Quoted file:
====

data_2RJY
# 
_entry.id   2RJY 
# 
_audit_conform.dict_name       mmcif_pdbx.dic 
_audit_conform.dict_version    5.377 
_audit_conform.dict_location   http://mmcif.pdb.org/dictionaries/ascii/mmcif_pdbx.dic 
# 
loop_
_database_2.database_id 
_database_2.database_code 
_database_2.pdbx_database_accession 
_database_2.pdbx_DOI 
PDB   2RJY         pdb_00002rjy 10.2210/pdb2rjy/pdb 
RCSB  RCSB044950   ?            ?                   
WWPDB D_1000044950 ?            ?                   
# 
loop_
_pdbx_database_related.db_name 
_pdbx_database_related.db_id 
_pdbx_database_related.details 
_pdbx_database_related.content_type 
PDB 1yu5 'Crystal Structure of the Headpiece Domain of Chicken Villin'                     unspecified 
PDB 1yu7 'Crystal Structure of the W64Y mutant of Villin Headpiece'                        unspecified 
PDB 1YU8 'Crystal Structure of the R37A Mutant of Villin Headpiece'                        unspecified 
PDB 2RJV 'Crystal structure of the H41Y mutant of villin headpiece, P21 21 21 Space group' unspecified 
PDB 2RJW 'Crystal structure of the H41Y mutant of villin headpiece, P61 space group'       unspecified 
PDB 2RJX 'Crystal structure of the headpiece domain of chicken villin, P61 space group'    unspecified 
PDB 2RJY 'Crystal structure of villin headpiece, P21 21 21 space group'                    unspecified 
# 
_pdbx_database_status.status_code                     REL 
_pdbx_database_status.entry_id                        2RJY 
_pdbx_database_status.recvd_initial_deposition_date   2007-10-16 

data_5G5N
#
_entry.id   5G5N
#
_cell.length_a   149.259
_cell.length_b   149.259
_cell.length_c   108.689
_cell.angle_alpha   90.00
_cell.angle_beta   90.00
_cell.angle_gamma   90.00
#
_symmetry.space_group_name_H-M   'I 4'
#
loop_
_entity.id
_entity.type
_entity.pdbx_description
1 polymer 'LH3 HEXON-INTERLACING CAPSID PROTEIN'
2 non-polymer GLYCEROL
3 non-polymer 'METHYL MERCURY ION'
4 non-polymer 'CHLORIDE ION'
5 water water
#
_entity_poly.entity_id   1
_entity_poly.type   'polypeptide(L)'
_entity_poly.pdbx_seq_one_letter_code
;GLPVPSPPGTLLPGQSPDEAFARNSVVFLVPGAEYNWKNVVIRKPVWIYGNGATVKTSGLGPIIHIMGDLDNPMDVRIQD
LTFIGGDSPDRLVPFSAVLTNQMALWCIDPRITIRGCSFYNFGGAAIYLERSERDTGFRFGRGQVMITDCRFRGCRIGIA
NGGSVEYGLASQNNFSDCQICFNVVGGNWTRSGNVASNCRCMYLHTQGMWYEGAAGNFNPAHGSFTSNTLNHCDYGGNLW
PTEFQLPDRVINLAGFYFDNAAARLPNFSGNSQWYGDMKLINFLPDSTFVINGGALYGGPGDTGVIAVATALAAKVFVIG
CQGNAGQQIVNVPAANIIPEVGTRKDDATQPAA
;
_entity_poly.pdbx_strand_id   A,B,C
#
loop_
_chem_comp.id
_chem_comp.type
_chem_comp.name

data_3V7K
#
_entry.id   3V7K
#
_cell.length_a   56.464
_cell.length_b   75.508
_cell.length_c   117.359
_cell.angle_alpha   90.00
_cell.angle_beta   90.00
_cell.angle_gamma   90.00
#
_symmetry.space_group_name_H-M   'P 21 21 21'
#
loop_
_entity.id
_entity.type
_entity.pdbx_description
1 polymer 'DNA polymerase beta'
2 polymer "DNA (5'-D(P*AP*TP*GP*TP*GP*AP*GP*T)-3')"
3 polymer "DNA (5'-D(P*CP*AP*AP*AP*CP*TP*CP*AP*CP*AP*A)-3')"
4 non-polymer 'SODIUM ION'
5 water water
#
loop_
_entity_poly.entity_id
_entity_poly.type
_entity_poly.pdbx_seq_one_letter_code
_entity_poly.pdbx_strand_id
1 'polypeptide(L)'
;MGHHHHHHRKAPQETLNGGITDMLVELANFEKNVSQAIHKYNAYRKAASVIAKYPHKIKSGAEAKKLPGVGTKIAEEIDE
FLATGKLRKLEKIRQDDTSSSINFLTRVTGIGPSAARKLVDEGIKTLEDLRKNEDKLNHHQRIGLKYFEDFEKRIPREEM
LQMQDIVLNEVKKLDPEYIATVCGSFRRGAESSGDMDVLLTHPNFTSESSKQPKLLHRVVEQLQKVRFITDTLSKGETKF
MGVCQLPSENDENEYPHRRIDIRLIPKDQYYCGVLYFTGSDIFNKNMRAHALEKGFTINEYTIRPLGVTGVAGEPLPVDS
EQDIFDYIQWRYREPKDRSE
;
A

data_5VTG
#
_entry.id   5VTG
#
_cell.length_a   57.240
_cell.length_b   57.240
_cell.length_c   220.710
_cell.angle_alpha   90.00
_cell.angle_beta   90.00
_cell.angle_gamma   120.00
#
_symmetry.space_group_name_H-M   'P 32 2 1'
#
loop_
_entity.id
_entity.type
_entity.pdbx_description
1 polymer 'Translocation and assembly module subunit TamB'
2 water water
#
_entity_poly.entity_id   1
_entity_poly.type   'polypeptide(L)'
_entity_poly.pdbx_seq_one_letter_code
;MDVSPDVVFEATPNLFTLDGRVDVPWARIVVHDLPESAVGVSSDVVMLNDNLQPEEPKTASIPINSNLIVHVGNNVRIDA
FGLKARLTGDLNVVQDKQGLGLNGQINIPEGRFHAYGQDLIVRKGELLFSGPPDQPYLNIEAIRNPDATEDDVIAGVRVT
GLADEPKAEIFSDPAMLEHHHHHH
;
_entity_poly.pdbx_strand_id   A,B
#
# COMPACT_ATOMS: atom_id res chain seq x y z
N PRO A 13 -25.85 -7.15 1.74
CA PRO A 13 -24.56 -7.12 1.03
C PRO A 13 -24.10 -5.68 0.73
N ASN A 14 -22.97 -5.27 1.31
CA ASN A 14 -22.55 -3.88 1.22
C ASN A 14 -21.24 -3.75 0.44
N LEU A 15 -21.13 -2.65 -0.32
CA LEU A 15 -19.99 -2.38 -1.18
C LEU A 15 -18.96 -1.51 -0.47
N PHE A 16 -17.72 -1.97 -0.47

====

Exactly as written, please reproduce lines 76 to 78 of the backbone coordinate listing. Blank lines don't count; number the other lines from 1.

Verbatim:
_cell.length_a   56.464
_cell.length_b   75.508
_cell.length_c   117.359